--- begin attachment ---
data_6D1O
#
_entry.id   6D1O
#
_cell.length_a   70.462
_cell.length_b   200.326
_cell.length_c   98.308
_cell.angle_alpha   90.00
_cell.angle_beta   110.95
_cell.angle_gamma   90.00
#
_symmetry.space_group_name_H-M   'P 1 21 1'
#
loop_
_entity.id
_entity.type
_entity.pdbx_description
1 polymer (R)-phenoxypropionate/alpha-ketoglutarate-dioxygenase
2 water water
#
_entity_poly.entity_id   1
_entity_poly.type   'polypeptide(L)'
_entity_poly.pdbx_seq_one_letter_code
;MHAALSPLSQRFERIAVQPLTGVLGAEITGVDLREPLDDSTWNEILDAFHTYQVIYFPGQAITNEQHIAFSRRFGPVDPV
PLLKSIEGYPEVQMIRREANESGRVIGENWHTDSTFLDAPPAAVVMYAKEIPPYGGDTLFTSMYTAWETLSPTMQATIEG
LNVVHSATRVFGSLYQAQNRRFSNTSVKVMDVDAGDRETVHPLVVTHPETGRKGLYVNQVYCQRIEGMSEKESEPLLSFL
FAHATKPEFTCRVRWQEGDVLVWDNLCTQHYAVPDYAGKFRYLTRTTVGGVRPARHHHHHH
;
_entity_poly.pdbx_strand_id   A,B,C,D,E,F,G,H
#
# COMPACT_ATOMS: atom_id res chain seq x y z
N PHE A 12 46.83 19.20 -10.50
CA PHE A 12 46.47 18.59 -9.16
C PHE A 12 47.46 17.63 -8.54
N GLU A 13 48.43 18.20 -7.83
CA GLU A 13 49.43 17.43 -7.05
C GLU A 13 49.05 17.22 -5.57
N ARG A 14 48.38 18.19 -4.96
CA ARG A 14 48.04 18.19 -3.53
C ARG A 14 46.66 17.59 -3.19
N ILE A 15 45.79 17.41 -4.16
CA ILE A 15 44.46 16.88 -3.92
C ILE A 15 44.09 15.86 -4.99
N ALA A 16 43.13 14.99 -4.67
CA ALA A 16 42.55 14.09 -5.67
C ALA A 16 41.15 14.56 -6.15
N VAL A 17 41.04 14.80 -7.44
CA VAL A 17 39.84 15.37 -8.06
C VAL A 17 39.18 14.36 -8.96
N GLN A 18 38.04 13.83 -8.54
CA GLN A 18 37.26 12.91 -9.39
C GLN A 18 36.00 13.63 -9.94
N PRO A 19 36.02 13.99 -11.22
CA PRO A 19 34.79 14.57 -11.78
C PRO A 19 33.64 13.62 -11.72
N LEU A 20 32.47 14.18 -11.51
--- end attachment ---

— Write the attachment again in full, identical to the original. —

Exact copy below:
data_6D1O
#
_entry.id   6D1O
#
_cell.length_a   70.462
_cell.length_b   200.326
_cell.length_c   98.308
_cell.angle_alpha   90.00
_cell.angle_beta   110.95
_cell.angle_gamma   90.00
#
_symmetry.space_group_name_H-M   'P 1 21 1'
#
loop_
_entity.id
_entity.type
_entity.pdbx_description
1 polymer (R)-phenoxypropionate/alpha-ketoglutarate-dioxygenase
2 water water
#
_entity_poly.entity_id   1
_entity_poly.type   'polypeptide(L)'
_entity_poly.pdbx_seq_one_letter_code
;MHAALSPLSQRFERIAVQPLTGVLGAEITGVDLREPLDDSTWNEILDAFHTYQVIYFPGQAITNEQHIAFSRRFGPVDPV
PLLKSIEGYPEVQMIRREANESGRVIGENWHTDSTFLDAPPAAVVMYAKEIPPYGGDTLFTSMYTAWETLSPTMQATIEG
LNVVHSATRVFGSLYQAQNRRFSNTSVKVMDVDAGDRETVHPLVVTHPETGRKGLYVNQVYCQRIEGMSEKESEPLLSFL
FAHATKPEFTCRVRWQEGDVLVWDNLCTQHYAVPDYAGKFRYLTRTTVGGVRPARHHHHHH
;
_entity_poly.pdbx_strand_id   A,B,C,D,E,F,G,H
#
# COMPACT_ATOMS: atom_id res chain seq x y z
N PHE A 12 46.83 19.20 -10.50
CA PHE A 12 46.47 18.59 -9.16
C PHE A 12 47.46 17.63 -8.54
N GLU A 13 48.43 18.20 -7.83
CA GLU A 13 49.43 17.43 -7.05
C GLU A 13 49.05 17.22 -5.57
N ARG A 14 48.38 18.19 -4.96
CA ARG A 14 48.04 18.19 -3.53
C ARG A 14 46.66 17.59 -3.19
N ILE A 15 45.79 17.41 -4.16
CA ILE A 15 44.46 16.88 -3.92
C ILE A 15 44.09 15.86 -4.99
N ALA A 16 43.13 14.99 -4.67
CA ALA A 16 42.55 14.09 -5.67
C ALA A 16 41.15 14.56 -6.15
N VAL A 17 41.04 14.80 -7.44
CA VAL A 17 39.84 15.37 -8.06
C VAL A 17 39.18 14.36 -8.96
N GLN A 18 38.04 13.83 -8.54
CA GLN A 18 37.26 12.91 -9.39
C GLN A 18 36.00 13.63 -9.94
N PRO A 19 36.02 13.99 -11.22
CA PRO A 19 34.79 14.57 -11.78
C PRO A 19 33.64 13.62 -11.72
N LEU A 20 32.47 14.18 -11.51